In what could be an indication of the government’s thinking on the future course of action with regards to the Rs 20,000 crore Vodafone tax case, sources say that the Law Ministry is in favour of Government of India challenging the arbitration award which went In favour of Vodafone.
The government is likely to challenge the arbitration award announced by the Permanent Court of Arbitration (PCA) in Hague, in the Vodafone tax dispute case. Sources told CNBC-TV18 that the Law Ministry is in favour of the Government of India challenging the Rs 20,000 crore tax dispute in the Singapore High Court.
"The law secretary has informed the Finance Ministry that Solicitor General Tushar Mehta is in favour of challenging the arbitration award. Hence, the law ministry has sought that the Union of India must challenge the award and file proceedings to protect interests," sources told CNBC-TV18.
However, the Finance Ministry is yet to take a decision on the matter as North Block has referred the issue to an Inter-Ministerial Group (IMG), which includes stakeholders from the Revenue Department, Central Board of Direct Taxes, Department of Economic Affairs, Ministry of External Affairs, Law Ministry etc.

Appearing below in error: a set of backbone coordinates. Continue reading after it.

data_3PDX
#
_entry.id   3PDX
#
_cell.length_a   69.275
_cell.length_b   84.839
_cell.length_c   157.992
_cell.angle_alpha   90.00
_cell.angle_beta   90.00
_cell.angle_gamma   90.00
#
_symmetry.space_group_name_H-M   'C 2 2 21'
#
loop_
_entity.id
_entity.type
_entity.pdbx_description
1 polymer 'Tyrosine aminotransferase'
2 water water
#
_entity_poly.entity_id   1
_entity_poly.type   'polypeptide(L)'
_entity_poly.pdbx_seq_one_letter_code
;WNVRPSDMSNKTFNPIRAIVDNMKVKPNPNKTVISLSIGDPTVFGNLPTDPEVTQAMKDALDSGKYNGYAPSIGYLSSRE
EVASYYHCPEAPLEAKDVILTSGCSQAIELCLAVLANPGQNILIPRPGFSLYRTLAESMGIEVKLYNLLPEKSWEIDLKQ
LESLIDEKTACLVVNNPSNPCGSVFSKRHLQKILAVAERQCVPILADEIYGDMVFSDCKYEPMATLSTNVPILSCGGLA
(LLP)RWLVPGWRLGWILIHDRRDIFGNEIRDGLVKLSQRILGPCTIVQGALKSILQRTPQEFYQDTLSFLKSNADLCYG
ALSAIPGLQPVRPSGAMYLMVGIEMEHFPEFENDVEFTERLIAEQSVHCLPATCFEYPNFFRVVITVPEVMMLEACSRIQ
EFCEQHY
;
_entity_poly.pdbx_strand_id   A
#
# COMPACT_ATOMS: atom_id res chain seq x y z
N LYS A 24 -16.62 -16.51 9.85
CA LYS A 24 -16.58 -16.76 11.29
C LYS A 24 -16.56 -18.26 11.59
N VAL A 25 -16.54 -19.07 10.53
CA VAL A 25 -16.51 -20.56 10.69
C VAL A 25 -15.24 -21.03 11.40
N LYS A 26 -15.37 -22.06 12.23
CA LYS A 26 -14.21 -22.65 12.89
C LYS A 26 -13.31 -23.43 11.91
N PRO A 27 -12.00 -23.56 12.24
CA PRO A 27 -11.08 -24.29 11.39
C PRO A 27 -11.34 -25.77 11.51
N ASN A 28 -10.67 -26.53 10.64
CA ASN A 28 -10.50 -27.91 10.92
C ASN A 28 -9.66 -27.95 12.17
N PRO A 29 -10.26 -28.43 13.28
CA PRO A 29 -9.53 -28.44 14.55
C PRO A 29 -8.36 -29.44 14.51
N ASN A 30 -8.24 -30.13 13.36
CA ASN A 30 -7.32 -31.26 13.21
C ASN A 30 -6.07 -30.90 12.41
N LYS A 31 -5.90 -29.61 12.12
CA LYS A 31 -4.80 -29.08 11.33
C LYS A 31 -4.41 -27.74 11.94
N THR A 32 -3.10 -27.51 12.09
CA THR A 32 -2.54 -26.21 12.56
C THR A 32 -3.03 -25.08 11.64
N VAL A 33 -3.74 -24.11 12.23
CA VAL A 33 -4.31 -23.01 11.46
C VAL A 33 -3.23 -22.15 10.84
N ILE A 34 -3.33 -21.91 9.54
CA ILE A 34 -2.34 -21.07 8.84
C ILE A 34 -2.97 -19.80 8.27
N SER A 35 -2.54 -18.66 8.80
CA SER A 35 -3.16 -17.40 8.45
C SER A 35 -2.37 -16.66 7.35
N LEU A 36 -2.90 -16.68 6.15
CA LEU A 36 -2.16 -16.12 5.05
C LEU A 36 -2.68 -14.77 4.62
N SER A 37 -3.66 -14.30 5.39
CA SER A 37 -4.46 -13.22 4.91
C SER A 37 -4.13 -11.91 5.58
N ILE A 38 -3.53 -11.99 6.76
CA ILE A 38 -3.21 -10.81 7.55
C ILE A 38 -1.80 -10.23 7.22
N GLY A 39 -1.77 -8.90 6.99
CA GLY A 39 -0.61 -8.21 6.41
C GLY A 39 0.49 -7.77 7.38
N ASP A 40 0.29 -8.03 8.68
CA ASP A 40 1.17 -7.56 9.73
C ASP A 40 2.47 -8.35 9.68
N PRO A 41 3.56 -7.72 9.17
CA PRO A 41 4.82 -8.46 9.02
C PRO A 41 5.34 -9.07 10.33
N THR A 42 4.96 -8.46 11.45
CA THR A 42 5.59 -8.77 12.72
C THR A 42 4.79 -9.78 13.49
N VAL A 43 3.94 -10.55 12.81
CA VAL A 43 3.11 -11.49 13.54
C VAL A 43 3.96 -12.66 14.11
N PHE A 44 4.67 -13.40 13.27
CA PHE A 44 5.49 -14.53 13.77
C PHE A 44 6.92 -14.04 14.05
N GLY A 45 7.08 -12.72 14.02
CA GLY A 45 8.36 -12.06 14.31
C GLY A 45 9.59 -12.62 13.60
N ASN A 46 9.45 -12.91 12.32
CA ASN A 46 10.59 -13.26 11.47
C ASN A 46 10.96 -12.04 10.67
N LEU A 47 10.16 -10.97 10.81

PM Narendra Modi reviewed the matter in a meeting recently, but no decision was taken, sources said. The IMG is likely to meet again and discuss the matter based on inputs by PM Modi.
"The IMG is expected to meet soon to make a final decision as PM Modi has reviewed the issue," sources said. The Centre has time until December to file a response in in the Vodafone retrospective tax dispute case.
The Centre has to take a calibrated approach on the matter given that any future action could not send a negative or positive signal to investors, while another view is the government should reaffirm India's right to tax.
The government would weighing its options as any decision could have a bearing on 15 other tax disputes, including the arbitration initiated against the levy of Rs 10,247 crore retrospective tax on UK's Cairn Energy Plc. An international arbitral tribunal is expected to give a decree on the matter in the next few days.
The Vodafone tax case pertains to a 2012 dispute when late Finance Minister Pranab Mukherjee amended income tax rules. This was reportedly done to nullify a Supreme Court ruling in favour of Vodafone. Under the amended rules, Vodafone had to pay Rs 20,000 crore in retrospective taxes, including penalties. The Centre had then said the tax liability arose because Vodafone failed to withhold capital gains tax after the $11.2 billion Vodafone-Hutchison Essar deal back in 2007.
In September 2020, the Government of India lost the tax arbitration case against Vodafone at the Permanent Court of Arbitration in Hague. The court ruled seeking Rs 22,100 crore in taxes from Vodafone using retrospective legislation, was in breach of the "guarantee of fair and equitable treatment" guaranteed under the bilateral investment protection pact between India and The Netherlands.